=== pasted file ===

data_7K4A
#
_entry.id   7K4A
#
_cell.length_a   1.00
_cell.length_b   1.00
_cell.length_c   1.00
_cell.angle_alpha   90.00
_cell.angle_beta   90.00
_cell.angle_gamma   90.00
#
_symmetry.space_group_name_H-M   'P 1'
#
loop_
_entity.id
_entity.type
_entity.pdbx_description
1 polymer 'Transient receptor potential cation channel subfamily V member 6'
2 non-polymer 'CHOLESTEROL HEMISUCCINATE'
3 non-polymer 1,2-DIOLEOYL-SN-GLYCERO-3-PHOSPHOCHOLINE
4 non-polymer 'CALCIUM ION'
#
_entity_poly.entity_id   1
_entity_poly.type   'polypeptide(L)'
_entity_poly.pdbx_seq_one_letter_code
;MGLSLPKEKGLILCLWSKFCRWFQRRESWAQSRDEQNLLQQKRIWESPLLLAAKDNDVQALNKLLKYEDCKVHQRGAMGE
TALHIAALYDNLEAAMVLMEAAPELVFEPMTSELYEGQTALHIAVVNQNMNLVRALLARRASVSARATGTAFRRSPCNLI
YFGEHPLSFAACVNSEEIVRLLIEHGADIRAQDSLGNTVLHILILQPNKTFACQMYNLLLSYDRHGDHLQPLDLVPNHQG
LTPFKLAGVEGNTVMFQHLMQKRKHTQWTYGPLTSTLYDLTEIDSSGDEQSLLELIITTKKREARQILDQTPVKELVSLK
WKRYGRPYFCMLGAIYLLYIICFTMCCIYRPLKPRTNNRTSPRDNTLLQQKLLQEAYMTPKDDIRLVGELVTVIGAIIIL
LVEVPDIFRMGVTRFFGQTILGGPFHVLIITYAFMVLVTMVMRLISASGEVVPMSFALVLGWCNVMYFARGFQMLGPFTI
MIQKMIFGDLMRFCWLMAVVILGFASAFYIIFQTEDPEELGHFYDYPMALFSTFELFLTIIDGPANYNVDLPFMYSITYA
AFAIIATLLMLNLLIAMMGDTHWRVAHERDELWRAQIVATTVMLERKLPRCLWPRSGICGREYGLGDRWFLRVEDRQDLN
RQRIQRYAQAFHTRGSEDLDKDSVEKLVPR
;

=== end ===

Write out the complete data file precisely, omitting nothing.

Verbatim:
data_7K4A
#
_entry.id   7K4A
#
_cell.length_a   1.00
_cell.length_b   1.00
_cell.length_c   1.00
_cell.angle_alpha   90.00
_cell.angle_beta   90.00
_cell.angle_gamma   90.00
#
_symmetry.space_group_name_H-M   'P 1'
#
loop_
_entity.id
_entity.type
_entity.pdbx_description
1 polymer 'Transient receptor potential cation channel subfamily V member 6'
2 non-polymer 'CHOLESTEROL HEMISUCCINATE'
3 non-polymer 1,2-DIOLEOYL-SN-GLYCERO-3-PHOSPHOCHOLINE
4 non-polymer 'CALCIUM ION'
#
_entity_poly.entity_id   1
_entity_poly.type   'polypeptide(L)'
_entity_poly.pdbx_seq_one_letter_code
;MGLSLPKEKGLILCLWSKFCRWFQRRESWAQSRDEQNLLQQKRIWESPLLLAAKDNDVQALNKLLKYEDCKVHQRGAMGE
TALHIAALYDNLEAAMVLMEAAPELVFEPMTSELYEGQTALHIAVVNQNMNLVRALLARRASVSARATGTAFRRSPCNLI
YFGEHPLSFAACVNSEEIVRLLIEHGADIRAQDSLGNTVLHILILQPNKTFACQMYNLLLSYDRHGDHLQPLDLVPNHQG
LTPFKLAGVEGNTVMFQHLMQKRKHTQWTYGPLTSTLYDLTEIDSSGDEQSLLELIITTKKREARQILDQTPVKELVSLK
WKRYGRPYFCMLGAIYLLYIICFTMCCIYRPLKPRTNNRTSPRDNTLLQQKLLQEAYMTPKDDIRLVGELVTVIGAIIIL
LVEVPDIFRMGVTRFFGQTILGGPFHVLIITYAFMVLVTMVMRLISASGEVVPMSFALVLGWCNVMYFARGFQMLGPFTI
MIQKMIFGDLMRFCWLMAVVILGFASAFYIIFQTEDPEELGHFYDYPMALFSTFELFLTIIDGPANYNVDLPFMYSITYA
AFAIIATLLMLNLLIAMMGDTHWRVAHERDELWRAQIVATTVMLERKLPRCLWPRSGICGREYGLGDRWFLRVEDRQDLN
RQRIQRYAQAFHTRGSEDLDKDSVEKLVPR
;